I earned the right to start somewhere! (AP Photo/Darron Cummings, File)

Victor Oladipo’s high school basketball team at DeMatha was so loaded with college prospects his junior year that he voluntarily chose to come off the bench for the betterment of the team. Oladipo worked his way up the ranks to earn a college scholarship to Indiana, where he improved so much in his three seasons that he is now considered a top five prospect in Thursday’s NBA draft.

Although Oladipo has no control over which team chooses him, the Upper Marlboro native made it clear to the Wizards that he had no desire to begin his career with a team that already has its back court set with point guard John Wall and shooting guard Bradley Beal. Oladipo declined the Wizards’ requests for a workout at Verizon Center but offered them a chance to watch him run through drills in Bowie. The Wizards didn’t bother to visit as Minnesota and New Orleans had done.

Having already proven his selflessness in high school, the 6-foot-5 Oladipo is seeking the best chance to flourish as a professional and didn’t believe that the opportunity would come in Washington.  And those close to Oladipo never felt that the Wizards would seriously consider taking him third overall when they had other needs.

“I felt like I should go where I fit best and help me maximize my basketball talent. Just go somewhere where I feel I can fit best and help impact winning,” Oladipo said, explaining his decision to bypass a workout for Washington. “I feel like [the Wizards] already have a back court set. They have a great program already. I just feel like I wouldn’t fit. Me and my agent [Raymond Brothers] sat down and we felt it was best not to go there. But again, they have a great program. They have great players — Brad and John. And they are going to have a great player to pick from this draft. They are going to have a great program and they are definitely going to start winning, because they have a young great team.”

Oladipo has been one of the high risers in this draft, an incredible jump that rivals his 42-inch vertical leap. After entering last season as a possible late first-rounder, Oladipo averaged 13.7 points on 61.4 percent shooting and was named national co-defensive player of the year. He has visited Cleveland, Orlando and Phoenix, teams picking first, second and fifth, respectively, and will likely go ahead of Indiana teammate Cody Zeller, who entered the season as a favorite to go first overall.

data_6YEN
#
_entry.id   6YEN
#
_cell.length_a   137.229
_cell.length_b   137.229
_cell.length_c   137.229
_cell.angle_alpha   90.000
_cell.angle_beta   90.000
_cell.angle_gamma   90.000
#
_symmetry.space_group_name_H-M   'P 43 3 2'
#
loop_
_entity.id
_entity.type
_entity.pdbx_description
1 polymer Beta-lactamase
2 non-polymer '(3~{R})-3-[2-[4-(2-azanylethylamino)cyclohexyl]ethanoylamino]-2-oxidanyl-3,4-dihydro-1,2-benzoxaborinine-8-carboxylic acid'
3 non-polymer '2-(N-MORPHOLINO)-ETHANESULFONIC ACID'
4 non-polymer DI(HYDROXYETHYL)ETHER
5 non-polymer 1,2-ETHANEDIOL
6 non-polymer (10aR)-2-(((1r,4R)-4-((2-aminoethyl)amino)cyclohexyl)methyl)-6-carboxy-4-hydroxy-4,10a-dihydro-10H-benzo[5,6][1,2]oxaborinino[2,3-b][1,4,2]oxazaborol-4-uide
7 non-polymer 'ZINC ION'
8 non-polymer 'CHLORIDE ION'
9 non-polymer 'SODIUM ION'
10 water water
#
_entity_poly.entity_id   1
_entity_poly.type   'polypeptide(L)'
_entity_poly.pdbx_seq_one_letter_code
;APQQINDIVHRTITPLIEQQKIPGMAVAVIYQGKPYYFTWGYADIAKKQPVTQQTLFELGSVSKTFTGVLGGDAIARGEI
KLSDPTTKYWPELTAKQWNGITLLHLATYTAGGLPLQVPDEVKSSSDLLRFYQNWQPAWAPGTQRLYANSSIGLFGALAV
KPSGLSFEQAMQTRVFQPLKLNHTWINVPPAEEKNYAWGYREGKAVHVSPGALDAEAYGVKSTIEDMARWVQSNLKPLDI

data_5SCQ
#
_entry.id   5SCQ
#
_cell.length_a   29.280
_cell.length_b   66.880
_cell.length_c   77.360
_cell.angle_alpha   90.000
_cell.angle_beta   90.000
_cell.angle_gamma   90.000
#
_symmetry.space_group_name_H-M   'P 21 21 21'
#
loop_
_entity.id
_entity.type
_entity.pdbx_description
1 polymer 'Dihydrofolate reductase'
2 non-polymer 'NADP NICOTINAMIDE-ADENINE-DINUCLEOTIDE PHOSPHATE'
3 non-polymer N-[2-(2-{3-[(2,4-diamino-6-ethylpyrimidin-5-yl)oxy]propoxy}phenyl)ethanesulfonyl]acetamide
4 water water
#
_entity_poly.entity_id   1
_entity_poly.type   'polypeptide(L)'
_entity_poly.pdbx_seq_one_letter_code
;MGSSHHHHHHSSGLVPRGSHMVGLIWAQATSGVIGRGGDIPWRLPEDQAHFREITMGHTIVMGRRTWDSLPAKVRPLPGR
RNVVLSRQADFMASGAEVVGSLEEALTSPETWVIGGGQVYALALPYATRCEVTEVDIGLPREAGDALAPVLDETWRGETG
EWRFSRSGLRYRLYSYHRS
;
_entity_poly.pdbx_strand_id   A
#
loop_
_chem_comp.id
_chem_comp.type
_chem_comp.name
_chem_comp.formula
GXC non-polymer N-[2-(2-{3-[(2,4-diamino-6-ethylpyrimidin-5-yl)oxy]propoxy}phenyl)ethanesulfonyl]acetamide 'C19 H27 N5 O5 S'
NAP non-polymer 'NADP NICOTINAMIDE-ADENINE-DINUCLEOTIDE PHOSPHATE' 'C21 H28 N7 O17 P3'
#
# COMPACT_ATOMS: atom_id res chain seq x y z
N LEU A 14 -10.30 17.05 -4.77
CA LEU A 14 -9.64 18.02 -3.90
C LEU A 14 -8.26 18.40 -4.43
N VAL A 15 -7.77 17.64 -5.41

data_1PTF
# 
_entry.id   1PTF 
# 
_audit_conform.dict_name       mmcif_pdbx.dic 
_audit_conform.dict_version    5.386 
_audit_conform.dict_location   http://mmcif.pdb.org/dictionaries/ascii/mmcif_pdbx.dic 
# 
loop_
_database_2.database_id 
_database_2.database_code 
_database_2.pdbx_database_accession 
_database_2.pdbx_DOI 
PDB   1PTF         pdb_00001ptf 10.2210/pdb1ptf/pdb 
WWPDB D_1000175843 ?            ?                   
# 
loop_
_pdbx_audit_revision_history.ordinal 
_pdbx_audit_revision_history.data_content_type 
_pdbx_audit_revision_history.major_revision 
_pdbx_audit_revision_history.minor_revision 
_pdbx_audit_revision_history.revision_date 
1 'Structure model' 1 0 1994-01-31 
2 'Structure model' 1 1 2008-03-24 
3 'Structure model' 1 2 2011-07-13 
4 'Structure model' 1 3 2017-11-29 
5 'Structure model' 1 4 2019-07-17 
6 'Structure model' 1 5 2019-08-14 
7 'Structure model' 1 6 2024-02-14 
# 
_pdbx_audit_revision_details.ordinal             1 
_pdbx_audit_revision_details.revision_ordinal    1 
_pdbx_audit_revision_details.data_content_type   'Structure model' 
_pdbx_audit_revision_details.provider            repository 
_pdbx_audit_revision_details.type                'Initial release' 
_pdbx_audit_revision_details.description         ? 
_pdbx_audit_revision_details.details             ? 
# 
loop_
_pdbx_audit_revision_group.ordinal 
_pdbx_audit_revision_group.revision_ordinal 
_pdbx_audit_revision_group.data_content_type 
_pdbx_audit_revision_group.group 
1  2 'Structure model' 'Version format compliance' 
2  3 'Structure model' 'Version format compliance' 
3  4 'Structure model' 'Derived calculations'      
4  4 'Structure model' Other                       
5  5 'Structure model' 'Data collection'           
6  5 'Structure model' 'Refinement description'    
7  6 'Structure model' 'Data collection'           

“I’ve just been working hard, and people have been noticing it,” Oladipo said. “I’m just going to continue growing as a player and as a person, so I can reach my peak, reach the highest level of basketball possible. I feel like right now, I’m nowhere near that. So, yeah, it’s pretty cool thriving; at the same time, though, it’s just the beginning. Getting drafted is just where it starts. There are way more things from there that you have to accomplish, that I’m looking forward to doing.”

Oladipo believes that his work ethic separates him from the other draft prospects and he remains in awe of being so close to shaking hands with NBA commissioner David Stern. “You’re anxious, definitely butterflies,” he said. “But, hard work pays off. I set some more goals for myself, and I know what I have to do in order to achieve those goals, and that’s just working hard.”

When Oladipo was at DeMatha, he was the underdog on a team that featured Quinn Cook (Duke), Jerami Grant (Syracuse), Jerian Grant (Notre Dame), James Robinson (Pittsburgh) and Mikael Hopkins (Georgetown). Now, he is expected to be the first of that crew to get drafted.

“I would’ve probably been the last person that you’d think would be in the position I’m in today,” Oladipo said. “It’s just a blessing. I’ve got to continue to keep working hard and that’s why I’m here.”


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